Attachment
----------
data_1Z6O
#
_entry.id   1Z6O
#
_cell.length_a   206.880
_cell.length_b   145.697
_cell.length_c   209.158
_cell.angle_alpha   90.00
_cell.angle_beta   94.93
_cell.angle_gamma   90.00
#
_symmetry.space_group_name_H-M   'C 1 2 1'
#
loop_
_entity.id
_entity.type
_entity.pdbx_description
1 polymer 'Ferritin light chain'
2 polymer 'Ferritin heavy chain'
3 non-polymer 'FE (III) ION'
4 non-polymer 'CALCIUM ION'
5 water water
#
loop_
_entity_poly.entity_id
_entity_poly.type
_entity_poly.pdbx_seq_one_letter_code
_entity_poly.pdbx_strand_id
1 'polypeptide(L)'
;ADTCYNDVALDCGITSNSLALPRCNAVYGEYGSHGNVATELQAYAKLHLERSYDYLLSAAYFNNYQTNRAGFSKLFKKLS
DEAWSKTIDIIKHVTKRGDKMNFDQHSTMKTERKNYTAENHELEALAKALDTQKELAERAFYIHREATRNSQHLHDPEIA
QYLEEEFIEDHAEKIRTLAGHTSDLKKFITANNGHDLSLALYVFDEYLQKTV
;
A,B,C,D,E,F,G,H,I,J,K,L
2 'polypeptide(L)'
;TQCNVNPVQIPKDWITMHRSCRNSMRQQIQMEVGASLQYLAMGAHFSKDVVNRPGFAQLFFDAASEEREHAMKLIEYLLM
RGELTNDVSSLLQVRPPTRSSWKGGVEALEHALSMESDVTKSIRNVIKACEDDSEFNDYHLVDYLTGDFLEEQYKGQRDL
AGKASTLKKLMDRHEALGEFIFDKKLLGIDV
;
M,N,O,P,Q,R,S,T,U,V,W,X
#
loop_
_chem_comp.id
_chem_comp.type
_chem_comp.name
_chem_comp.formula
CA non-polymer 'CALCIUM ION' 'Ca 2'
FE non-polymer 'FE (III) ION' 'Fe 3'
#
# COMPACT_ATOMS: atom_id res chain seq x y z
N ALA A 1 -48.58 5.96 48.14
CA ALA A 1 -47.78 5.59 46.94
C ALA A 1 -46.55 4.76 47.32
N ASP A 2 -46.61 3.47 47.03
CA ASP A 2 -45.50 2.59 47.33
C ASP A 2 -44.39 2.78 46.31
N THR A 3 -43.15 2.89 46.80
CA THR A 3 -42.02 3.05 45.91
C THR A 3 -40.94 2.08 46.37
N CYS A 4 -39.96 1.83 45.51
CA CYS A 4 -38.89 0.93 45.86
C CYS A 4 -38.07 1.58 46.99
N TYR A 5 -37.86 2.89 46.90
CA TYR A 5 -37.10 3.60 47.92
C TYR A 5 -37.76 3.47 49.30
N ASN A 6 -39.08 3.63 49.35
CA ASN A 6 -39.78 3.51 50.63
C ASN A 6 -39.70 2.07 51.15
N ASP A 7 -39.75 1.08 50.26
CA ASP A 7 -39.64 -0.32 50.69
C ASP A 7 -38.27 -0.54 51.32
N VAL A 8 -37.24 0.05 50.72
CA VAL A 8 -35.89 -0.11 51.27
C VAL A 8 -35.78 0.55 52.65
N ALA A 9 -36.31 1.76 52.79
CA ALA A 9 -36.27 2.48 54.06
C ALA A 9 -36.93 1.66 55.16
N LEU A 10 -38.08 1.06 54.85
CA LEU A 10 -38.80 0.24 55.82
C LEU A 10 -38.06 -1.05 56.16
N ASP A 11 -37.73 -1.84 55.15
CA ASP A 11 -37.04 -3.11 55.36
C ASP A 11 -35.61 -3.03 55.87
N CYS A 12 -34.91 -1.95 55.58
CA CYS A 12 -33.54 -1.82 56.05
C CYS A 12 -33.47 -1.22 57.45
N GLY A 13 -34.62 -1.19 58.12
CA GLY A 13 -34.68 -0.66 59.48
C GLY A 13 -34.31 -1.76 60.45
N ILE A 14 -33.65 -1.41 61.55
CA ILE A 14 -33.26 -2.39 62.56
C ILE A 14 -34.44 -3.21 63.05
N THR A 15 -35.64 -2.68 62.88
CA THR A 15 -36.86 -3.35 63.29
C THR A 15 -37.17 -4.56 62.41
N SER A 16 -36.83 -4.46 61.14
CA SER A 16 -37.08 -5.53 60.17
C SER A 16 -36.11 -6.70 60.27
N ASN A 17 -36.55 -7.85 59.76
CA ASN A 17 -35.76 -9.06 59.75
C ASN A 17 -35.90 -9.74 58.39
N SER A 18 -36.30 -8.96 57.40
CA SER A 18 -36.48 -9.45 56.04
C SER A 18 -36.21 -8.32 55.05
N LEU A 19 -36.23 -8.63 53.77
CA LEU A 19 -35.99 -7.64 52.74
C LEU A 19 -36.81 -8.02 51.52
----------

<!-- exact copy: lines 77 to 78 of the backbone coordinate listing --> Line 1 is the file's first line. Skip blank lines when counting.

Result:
C ALA A 9 -36.93 1.66 55.16
N LEU A 10 -38.08 1.06 54.85